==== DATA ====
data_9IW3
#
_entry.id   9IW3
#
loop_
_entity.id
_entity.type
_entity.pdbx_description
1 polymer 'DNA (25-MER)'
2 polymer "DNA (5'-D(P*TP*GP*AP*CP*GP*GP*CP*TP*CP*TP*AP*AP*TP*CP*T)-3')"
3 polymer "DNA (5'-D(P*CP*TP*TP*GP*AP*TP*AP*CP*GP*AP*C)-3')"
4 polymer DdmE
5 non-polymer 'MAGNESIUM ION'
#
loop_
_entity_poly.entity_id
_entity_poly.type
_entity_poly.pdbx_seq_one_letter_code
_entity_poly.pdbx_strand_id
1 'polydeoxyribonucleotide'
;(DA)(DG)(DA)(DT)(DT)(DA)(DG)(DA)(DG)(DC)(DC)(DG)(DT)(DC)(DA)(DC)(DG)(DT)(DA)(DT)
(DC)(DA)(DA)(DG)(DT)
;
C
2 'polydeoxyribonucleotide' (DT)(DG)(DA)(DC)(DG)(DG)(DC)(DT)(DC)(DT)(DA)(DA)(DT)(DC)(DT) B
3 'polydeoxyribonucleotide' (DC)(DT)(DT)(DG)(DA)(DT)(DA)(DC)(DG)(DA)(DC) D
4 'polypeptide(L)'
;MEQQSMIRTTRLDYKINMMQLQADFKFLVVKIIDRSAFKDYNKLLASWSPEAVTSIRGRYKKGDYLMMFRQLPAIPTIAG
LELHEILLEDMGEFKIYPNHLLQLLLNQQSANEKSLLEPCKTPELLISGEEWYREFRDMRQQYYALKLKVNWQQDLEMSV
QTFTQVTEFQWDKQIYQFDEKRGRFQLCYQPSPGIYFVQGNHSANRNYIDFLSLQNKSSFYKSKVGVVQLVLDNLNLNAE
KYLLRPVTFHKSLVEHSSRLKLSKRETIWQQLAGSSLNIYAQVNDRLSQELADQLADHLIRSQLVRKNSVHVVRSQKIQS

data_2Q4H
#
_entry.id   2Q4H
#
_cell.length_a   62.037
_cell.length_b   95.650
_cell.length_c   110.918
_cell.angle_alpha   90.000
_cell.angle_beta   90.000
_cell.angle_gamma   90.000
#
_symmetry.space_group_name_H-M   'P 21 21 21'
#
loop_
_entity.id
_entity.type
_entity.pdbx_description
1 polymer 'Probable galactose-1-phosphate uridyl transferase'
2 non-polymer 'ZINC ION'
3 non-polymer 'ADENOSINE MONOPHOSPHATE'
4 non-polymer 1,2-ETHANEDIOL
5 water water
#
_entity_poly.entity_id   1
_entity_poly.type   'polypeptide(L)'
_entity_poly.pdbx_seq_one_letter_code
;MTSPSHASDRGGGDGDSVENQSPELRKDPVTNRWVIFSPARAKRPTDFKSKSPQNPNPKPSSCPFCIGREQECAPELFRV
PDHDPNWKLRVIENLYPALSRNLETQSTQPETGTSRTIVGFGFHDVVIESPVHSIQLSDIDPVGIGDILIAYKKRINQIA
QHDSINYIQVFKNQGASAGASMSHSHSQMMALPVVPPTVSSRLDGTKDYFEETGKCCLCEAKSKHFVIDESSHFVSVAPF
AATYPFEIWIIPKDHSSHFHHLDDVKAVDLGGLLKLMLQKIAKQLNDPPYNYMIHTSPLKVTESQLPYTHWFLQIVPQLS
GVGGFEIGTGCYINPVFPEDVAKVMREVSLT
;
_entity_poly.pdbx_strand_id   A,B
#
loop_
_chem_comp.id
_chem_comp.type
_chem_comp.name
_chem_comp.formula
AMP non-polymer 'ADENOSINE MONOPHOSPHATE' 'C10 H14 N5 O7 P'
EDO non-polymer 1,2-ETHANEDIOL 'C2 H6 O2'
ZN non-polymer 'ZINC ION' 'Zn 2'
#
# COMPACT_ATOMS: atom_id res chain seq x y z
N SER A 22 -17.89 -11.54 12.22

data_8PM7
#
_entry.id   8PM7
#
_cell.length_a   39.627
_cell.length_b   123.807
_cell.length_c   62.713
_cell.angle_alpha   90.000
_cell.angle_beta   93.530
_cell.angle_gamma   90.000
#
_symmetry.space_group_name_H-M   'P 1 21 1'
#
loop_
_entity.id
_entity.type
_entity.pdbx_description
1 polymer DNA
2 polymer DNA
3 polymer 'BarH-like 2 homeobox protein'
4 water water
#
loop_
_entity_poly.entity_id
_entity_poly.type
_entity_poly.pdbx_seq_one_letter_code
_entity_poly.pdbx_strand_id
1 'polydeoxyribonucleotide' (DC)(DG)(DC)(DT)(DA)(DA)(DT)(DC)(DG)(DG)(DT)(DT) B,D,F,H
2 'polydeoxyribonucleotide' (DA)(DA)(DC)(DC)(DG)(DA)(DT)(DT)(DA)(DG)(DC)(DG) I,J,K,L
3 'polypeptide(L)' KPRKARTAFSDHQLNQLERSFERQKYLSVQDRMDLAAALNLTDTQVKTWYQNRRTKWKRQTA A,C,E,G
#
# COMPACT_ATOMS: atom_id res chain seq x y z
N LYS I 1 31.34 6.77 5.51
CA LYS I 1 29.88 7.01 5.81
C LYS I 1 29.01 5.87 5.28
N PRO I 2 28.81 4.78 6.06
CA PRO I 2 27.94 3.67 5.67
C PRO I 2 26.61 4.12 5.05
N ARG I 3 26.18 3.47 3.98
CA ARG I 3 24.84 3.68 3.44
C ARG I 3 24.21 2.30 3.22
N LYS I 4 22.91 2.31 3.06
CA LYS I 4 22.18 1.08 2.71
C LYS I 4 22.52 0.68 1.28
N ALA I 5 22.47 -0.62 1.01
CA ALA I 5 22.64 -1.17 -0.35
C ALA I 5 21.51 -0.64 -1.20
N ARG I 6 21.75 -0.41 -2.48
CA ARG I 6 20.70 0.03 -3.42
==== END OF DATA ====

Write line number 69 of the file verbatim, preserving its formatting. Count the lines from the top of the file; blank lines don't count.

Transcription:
_chem_comp.name